Ms. Beattie: At this particular moment in time, I think talent shortage is a big challenge. Finding the right talent at the right price is critical to your startup operations. And, in fact, we’re hosting a national webinar to discuss strategies for startup hiring on February 17th. That’s certainly a challenge right now. I also think that, when you’re a scientist and you’re working on your science, there sometimes could be an over emphasis on the science. And, from the beginning, asking and figuring out if your commercialization plan is feasible is really critical. Is there a market for your product that you want to create? What are the risks involved, both in the research and development? If it’s something that will be eventually manufactured, who and what partners are playing into that? Also, competition – are there other companies developing similar technologies? Do you have good partners that help you look at the IP landscape?
Ms. Beattie: So, it’s very complicated. I don’t envy our startup founders. I’m really empathetic and supportive and want to help them get to the next stage, because the challenges are many, but the rewards are great; and really, at the end of the day, the goal is to create better patient outcomes is really what it’s all about.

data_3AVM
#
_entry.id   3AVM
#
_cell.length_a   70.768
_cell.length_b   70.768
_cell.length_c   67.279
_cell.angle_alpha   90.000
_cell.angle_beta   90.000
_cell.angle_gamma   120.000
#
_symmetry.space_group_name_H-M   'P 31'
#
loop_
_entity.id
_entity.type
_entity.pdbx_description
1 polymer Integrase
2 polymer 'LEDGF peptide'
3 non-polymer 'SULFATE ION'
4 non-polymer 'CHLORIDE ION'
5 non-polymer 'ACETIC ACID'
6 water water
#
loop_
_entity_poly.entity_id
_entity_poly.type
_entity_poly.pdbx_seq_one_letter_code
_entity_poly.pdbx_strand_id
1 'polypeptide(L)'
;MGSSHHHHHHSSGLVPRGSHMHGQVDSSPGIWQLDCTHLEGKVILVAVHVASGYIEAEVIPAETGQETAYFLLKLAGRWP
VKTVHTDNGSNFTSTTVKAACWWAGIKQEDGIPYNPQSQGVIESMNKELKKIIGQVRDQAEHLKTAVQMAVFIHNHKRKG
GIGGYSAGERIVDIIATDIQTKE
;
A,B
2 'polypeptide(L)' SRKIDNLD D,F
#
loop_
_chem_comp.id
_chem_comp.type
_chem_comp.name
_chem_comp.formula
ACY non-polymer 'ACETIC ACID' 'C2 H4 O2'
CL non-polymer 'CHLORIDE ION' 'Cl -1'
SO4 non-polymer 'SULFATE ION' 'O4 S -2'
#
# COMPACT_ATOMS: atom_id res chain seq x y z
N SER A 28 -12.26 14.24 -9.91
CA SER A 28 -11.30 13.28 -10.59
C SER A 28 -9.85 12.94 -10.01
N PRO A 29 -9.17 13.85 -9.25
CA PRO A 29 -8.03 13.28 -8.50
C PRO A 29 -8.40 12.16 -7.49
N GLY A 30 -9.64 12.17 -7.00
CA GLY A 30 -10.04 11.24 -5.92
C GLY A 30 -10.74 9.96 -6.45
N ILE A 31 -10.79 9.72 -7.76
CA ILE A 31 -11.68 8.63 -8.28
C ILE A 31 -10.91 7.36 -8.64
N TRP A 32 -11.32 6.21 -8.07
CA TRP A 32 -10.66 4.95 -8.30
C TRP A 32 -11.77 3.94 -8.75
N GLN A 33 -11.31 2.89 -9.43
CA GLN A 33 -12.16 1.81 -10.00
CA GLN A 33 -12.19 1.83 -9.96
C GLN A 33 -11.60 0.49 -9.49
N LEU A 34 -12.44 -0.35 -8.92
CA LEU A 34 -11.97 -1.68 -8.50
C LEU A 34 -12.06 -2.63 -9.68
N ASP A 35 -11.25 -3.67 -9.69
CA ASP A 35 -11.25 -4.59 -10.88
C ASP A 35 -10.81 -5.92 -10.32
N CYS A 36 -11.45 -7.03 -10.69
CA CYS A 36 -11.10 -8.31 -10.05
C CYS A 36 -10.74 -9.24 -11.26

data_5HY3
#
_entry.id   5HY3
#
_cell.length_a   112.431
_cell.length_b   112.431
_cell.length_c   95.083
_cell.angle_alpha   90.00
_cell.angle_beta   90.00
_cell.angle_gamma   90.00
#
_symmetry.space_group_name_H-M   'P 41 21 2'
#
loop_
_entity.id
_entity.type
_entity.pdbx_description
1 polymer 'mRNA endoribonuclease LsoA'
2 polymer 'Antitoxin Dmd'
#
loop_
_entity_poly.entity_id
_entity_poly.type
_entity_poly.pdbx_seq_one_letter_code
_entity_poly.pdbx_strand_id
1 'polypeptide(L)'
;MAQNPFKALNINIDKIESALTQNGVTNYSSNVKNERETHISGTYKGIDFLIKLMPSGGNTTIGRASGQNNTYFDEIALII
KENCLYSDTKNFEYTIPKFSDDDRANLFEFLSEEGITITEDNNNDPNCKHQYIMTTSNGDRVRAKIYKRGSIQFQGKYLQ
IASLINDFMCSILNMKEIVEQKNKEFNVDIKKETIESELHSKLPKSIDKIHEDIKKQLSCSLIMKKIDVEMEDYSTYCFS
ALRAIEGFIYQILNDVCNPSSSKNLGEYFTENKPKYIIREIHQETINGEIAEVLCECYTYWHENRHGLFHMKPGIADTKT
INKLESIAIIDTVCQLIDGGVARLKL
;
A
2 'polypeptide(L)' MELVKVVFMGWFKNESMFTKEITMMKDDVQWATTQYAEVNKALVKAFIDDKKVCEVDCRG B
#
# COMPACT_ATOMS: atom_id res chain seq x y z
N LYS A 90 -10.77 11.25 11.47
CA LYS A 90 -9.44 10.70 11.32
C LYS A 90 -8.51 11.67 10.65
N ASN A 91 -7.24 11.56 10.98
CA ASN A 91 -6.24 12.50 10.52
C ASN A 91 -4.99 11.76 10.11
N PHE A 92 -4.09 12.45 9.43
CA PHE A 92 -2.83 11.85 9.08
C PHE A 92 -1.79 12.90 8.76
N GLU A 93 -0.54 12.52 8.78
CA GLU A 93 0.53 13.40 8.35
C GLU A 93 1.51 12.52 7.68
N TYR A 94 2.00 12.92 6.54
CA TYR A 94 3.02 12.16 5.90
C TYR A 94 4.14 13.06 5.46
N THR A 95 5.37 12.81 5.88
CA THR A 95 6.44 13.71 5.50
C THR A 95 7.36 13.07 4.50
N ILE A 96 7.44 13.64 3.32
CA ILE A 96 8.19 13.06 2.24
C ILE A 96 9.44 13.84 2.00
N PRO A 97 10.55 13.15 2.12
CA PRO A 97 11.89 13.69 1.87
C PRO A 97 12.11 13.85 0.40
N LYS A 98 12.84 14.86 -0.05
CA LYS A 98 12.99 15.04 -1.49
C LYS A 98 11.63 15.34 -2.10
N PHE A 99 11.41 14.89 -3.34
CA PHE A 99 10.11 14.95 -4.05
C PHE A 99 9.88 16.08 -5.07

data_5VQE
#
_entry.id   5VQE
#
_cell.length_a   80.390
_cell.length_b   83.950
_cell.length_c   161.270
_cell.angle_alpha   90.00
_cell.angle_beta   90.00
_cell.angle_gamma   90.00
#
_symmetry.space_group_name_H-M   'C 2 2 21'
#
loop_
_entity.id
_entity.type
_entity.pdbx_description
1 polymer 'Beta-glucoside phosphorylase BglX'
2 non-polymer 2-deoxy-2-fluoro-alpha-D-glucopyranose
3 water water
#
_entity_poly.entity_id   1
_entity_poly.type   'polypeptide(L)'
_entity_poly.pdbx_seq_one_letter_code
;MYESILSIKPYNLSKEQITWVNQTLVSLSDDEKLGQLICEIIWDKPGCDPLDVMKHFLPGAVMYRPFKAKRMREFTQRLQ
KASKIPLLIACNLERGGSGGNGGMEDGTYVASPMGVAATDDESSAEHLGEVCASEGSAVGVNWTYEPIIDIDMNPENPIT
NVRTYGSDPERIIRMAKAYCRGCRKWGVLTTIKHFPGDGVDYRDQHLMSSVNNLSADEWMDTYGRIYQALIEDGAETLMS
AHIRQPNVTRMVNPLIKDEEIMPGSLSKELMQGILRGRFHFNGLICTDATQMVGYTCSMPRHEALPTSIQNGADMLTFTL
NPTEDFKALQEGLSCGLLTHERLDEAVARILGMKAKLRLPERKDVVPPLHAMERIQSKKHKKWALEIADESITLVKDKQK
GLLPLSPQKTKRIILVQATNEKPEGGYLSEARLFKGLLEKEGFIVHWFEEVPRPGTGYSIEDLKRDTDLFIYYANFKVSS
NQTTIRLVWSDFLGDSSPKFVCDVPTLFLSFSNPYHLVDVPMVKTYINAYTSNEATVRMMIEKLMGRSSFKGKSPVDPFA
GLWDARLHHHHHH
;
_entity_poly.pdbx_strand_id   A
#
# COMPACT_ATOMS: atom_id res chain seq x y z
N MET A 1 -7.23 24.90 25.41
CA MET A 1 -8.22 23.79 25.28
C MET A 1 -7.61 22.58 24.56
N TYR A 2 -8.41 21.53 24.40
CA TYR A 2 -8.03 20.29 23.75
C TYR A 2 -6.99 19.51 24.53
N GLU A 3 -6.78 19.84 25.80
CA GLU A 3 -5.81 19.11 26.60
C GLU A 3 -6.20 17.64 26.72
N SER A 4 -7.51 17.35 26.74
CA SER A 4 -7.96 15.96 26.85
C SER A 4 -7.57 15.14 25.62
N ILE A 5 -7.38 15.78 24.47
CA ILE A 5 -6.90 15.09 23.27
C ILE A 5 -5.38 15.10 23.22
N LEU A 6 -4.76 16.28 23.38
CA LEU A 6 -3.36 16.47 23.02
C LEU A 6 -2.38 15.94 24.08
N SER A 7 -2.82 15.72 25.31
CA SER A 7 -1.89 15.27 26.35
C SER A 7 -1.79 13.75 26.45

Dr. Warren: Yeah. I agree with all that. I think that one thing that I see in my work with clients, scientists specifically, it’s trying to get them to tell their story in a product-focused way. I think that’s a big change for many coming from an academic or scientific background.
Ms. Beattie: Absolutely.
Dr. Warren: So, you mentioned non-dilutive funding. I’m thinking of the SBIR/STTR program, of course, here on SBIRLand. How do you see that program fitting within an overall funding strategy for early-stage companies? And do you have any success stories that LaunchBio was perhaps a part of?
Ms. Beattie: Yeah. Like what we were just talking about, and as we all know in this industry, securing funding is really one of the biggest challenges for a startup. And part of our job is to make entrepreneurs aware of all the potential funding sources available to them. The SBIR and STTR grant programs were obviously created to stimulate high-tech innovation and really foster entrepreneurship. When you think about the amount of funding that’s available, it’s a large amount. I think for this year it’s around, you could probably tell me better, $3 billion on an annual basis that is being put into these programs.